STOCKFLETH, JULIUS (1857–1935). Julius Stockfleth, marine and landscape painter, was born in Wyk auf Föhr, Schleswig-Holstein, on January 29, 1857, son of Friedrich August and Louise (Hansen) Stockfleth. His father was a ship joiner and sailor, and his mother was an "innkeeper for the suite of Christian VIII" of Denmark. The parents immigrated to the United States during the 1870s. Stockfleth's early artistic training occurred in Wyk, where he was apprenticed to a local painter. He immigrated to the United States in 1883 and settled in Galveston two years later. He listed himself as a portrait painter until he returned to Germany in 1907, where he continued his art career in Wyk until his death. He never married. During two decades in Texas, Stockfleth produced a valuable artistic record of historic Galveston. His paintings of the Galveston hurricane of 1900 are a valuable record. His contribution to Texas art is most notable in ship portraits. His first identifiable Texas work, a view of the Galveston wharves in 1885, is in the collection of the Rosenberg Library, Galveston, the only major public repository of his works in the United States. Although often viewed as naive in treatment, Stockfleth's paintings present bright colors and precise detail with clear representational images of old Galveston's ships, whether sailing vessels, steamers, freighters, fishing schooners, pilot boats, tugs, towboats, or barges. Other vessels that he depicted, such as clipper ships, racing yachts, and United States Navy battleships, may never have visited the port and were probably painted from photographs or prints. No previous artist left as complete a picture of Galveston and western Gulf Coast shipping as did Stockfleth. Of particular historical interest was the series of paintings, some of which survive only in postcard reproductions, that documented the hurricane of September 8, 1900, which devastated Galveston and took more than 6,000 lives. Stockfleth painted scenes of the inundated streets and buildings destroyed by waves and wind. A later series pictured the new Galveston seawall, the causeway to the mainland, and grade-filling canals used in raising the level of the city after the storm. These works, along with his portraits and paintings of houses and a few Galveston Island landscapes, form a unique local record of Galveston at the turn of the century. Stockfleth died in Germany in 1935.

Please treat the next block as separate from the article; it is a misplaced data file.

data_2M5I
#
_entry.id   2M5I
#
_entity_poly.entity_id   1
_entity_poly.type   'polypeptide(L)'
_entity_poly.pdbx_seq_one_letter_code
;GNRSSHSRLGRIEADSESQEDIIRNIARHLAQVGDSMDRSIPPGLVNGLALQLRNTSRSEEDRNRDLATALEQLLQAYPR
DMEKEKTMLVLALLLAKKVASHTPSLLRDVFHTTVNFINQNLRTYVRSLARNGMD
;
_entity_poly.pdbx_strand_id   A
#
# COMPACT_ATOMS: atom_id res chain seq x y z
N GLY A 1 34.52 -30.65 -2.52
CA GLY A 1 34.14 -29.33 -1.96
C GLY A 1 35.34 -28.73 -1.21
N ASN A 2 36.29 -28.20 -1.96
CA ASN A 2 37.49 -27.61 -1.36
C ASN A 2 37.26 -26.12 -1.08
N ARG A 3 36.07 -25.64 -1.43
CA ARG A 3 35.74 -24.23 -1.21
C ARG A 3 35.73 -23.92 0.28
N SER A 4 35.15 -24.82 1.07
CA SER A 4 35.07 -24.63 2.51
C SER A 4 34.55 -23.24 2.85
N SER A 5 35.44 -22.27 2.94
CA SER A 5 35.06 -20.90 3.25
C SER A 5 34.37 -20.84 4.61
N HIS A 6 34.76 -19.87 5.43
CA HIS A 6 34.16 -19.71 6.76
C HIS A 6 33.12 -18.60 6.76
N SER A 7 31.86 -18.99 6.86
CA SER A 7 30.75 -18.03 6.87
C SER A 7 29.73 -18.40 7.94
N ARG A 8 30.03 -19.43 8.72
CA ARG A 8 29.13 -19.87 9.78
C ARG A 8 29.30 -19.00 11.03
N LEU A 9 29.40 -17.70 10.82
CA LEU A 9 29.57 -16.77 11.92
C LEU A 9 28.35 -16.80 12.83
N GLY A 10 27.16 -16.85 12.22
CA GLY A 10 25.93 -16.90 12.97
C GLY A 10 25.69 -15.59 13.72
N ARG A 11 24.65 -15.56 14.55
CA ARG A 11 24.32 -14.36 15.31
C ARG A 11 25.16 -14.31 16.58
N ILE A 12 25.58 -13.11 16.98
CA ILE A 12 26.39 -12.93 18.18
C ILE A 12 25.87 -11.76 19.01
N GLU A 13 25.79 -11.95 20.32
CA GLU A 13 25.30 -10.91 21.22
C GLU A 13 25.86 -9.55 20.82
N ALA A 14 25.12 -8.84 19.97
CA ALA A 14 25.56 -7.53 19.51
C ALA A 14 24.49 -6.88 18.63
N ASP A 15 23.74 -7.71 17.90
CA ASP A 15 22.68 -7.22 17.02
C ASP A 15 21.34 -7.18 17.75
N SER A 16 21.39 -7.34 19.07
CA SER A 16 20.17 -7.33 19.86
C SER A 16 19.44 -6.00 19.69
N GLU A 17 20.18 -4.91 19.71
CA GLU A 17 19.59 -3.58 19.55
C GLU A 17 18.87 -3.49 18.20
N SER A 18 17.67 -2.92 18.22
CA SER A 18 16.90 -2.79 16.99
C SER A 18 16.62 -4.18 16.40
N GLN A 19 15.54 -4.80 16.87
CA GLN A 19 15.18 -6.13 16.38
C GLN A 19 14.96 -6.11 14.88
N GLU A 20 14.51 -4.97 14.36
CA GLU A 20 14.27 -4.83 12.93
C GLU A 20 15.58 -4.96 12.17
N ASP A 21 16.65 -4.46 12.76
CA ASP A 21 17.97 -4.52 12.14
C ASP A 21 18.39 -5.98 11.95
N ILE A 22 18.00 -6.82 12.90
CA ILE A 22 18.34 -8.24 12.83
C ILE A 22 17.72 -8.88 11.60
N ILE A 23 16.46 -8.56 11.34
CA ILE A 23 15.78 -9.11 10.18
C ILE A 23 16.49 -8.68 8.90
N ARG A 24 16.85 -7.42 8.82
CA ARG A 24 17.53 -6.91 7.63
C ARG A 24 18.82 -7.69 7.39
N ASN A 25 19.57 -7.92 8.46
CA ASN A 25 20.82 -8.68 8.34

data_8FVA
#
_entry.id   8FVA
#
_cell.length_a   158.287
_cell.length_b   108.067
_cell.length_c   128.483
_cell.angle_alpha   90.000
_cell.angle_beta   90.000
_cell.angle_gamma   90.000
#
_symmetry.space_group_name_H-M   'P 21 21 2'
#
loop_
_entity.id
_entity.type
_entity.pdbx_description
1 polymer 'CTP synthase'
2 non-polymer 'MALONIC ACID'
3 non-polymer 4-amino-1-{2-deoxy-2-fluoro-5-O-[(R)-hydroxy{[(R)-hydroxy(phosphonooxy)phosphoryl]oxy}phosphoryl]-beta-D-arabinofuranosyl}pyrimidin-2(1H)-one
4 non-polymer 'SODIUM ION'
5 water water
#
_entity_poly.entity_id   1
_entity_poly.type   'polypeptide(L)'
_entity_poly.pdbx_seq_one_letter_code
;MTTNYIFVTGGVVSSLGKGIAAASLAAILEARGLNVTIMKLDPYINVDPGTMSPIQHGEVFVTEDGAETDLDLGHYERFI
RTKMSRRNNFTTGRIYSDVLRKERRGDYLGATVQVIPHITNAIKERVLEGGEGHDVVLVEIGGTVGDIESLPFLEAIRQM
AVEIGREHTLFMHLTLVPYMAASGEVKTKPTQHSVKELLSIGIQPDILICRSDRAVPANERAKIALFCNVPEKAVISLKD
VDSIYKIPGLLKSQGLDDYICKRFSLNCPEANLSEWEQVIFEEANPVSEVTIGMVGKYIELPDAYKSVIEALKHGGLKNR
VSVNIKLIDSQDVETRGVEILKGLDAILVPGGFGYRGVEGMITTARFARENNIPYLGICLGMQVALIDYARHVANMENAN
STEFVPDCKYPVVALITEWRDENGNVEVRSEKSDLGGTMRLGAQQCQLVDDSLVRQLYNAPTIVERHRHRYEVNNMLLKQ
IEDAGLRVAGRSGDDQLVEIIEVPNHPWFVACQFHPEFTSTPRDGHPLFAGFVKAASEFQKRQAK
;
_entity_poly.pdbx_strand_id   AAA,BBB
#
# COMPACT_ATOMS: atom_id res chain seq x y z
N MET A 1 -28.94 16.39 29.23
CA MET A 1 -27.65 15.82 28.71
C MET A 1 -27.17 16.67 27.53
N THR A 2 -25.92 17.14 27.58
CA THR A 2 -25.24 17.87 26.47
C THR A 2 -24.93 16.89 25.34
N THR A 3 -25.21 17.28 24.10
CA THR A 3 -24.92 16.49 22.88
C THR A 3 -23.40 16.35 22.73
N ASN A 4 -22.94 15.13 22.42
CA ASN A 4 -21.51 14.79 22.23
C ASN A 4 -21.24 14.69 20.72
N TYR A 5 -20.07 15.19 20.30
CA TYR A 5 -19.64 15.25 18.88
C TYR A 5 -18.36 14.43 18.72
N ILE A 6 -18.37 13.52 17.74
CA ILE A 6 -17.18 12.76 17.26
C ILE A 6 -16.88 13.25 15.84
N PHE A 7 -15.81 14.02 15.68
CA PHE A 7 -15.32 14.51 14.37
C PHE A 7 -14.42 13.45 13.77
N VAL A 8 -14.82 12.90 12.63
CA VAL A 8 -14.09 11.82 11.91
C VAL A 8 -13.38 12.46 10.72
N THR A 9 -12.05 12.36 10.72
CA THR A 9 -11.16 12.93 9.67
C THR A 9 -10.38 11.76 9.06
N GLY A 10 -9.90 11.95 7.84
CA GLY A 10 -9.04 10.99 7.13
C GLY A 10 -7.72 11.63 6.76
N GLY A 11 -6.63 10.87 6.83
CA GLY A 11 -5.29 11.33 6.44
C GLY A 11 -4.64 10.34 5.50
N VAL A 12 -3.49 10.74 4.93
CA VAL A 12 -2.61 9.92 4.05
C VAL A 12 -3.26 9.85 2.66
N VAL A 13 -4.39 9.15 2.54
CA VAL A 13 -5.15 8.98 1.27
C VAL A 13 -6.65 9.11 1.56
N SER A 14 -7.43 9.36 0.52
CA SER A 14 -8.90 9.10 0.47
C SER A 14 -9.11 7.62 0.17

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The following, adapted from the Chicago Manual of Style, 15th edition, is the preferred citation for this article.Handbook of Texas Online, James Patrick McGuire, "Stockfleth, Julius," accessed May 02, 2016, http://www.tshaonline.org/handbook/online/articles/fst91.
Uploaded on June 15, 2010. Published by the Texas State Historical Association.
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